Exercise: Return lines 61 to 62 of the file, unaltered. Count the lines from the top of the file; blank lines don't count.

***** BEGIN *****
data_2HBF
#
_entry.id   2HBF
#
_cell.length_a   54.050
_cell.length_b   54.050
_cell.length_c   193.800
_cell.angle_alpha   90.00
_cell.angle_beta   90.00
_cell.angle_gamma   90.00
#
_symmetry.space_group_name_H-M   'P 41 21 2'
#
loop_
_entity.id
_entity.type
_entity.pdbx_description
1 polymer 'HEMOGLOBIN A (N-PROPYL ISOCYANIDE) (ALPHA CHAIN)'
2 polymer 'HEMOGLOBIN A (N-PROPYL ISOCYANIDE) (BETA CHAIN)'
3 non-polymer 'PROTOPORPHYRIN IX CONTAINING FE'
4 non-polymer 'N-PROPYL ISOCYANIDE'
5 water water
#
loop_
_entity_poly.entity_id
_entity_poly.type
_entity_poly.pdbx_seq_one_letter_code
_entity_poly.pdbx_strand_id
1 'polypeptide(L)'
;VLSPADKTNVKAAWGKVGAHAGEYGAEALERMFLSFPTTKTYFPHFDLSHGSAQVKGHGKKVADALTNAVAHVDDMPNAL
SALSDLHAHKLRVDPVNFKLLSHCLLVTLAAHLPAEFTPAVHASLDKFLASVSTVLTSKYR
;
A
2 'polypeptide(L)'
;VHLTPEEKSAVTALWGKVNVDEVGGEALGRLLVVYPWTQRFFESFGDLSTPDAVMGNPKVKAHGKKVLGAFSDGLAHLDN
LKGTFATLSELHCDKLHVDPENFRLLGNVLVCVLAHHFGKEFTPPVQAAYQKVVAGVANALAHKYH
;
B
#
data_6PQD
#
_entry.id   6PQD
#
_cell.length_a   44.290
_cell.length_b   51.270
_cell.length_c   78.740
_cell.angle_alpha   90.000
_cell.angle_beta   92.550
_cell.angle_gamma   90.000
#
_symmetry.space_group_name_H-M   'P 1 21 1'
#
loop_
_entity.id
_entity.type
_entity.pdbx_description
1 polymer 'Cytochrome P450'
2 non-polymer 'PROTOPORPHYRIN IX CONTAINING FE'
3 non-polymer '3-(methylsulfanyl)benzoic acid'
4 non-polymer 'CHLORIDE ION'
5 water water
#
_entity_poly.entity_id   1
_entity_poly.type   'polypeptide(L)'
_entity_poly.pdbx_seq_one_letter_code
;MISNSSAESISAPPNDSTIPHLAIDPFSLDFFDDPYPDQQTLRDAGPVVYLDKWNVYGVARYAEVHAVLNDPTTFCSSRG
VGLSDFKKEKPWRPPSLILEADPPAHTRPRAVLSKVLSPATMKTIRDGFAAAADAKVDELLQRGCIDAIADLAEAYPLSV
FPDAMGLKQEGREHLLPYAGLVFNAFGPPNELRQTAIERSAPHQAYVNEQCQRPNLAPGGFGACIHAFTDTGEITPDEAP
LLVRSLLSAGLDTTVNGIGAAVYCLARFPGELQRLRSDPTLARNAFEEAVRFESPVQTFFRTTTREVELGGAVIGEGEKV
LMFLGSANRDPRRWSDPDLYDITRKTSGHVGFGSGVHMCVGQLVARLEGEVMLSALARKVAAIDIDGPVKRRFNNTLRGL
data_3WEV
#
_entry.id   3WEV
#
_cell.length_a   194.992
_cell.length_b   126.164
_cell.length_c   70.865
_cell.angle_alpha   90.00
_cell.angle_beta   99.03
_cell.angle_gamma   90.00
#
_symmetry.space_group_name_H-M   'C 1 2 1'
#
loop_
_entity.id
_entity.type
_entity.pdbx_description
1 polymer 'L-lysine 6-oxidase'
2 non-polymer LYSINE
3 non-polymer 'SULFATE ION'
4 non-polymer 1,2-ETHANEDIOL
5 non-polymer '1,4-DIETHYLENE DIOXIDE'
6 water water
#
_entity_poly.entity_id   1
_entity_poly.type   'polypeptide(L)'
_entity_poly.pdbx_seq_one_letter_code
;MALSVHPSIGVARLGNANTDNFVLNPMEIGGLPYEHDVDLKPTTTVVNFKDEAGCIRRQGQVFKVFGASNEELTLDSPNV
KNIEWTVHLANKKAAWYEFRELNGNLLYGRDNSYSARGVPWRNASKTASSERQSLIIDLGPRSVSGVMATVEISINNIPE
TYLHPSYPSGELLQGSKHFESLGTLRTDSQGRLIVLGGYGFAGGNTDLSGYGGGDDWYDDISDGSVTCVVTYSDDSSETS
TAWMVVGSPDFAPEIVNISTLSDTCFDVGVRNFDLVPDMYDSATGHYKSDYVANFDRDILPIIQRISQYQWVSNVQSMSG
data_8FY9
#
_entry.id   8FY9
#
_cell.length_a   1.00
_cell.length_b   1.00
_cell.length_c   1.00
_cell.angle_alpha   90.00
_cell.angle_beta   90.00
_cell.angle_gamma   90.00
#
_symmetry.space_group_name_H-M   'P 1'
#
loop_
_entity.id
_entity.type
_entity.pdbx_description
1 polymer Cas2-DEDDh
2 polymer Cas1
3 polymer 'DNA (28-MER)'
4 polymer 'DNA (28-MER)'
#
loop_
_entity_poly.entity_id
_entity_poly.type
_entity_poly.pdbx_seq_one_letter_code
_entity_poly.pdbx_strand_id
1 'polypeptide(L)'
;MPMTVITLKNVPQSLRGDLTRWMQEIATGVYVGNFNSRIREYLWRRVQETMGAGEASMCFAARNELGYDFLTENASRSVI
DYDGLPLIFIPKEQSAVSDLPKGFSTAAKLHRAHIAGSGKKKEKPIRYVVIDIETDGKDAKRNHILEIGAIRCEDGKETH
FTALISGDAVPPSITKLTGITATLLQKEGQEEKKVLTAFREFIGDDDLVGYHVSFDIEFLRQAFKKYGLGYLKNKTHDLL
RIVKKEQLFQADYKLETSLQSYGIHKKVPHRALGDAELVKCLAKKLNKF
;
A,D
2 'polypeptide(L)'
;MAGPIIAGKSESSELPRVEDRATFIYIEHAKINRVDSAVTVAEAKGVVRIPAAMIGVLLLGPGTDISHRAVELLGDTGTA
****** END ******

5 water water
#